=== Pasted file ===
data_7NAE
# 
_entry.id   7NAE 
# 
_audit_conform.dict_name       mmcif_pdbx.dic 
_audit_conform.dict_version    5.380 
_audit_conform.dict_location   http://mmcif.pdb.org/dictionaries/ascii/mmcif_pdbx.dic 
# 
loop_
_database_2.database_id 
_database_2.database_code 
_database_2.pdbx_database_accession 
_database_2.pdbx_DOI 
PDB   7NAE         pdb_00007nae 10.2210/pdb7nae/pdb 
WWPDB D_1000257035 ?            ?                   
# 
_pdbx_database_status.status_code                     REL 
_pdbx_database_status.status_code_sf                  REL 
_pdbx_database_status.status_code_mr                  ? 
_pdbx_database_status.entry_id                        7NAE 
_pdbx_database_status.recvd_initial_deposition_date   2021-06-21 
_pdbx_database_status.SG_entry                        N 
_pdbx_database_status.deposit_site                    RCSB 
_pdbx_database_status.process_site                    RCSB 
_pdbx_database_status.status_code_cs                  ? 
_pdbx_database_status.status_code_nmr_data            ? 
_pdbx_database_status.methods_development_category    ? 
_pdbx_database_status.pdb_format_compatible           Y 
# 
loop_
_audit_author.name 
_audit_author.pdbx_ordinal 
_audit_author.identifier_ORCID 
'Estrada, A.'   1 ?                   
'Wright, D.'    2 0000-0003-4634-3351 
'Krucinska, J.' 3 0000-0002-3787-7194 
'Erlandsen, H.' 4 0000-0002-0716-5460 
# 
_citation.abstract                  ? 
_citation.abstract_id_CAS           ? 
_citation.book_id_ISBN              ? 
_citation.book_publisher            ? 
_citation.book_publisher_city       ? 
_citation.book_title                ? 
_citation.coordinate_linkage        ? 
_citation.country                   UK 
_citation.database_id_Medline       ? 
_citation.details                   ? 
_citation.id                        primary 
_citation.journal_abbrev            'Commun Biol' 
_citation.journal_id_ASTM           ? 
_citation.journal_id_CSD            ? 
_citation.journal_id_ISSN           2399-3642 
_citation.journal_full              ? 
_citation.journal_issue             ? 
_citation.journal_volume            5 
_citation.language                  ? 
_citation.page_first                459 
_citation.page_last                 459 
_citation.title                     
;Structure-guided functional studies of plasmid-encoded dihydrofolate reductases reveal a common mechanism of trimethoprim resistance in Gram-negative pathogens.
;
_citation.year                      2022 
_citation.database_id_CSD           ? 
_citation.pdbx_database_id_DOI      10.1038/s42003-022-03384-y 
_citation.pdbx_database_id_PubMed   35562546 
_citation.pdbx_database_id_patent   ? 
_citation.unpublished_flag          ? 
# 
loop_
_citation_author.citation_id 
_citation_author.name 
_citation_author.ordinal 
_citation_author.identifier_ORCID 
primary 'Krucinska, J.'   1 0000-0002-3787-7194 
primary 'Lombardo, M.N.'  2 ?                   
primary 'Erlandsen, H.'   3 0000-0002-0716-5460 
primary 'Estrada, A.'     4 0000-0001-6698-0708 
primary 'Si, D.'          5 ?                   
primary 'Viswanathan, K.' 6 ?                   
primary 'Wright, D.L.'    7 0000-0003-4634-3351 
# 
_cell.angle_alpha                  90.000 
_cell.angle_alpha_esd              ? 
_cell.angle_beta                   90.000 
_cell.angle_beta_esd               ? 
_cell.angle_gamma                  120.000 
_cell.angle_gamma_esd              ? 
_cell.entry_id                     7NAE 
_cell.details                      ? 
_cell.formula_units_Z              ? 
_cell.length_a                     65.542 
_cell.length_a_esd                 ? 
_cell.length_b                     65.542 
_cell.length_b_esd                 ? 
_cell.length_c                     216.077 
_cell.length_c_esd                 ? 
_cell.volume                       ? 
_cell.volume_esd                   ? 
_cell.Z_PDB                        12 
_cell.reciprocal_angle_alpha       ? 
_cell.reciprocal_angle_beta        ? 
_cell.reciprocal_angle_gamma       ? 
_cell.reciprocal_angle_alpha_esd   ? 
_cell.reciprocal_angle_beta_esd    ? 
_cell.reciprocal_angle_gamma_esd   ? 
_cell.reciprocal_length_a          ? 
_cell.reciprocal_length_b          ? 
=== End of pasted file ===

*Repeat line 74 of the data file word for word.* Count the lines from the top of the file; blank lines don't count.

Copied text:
_citation_author.identifier_ORCID 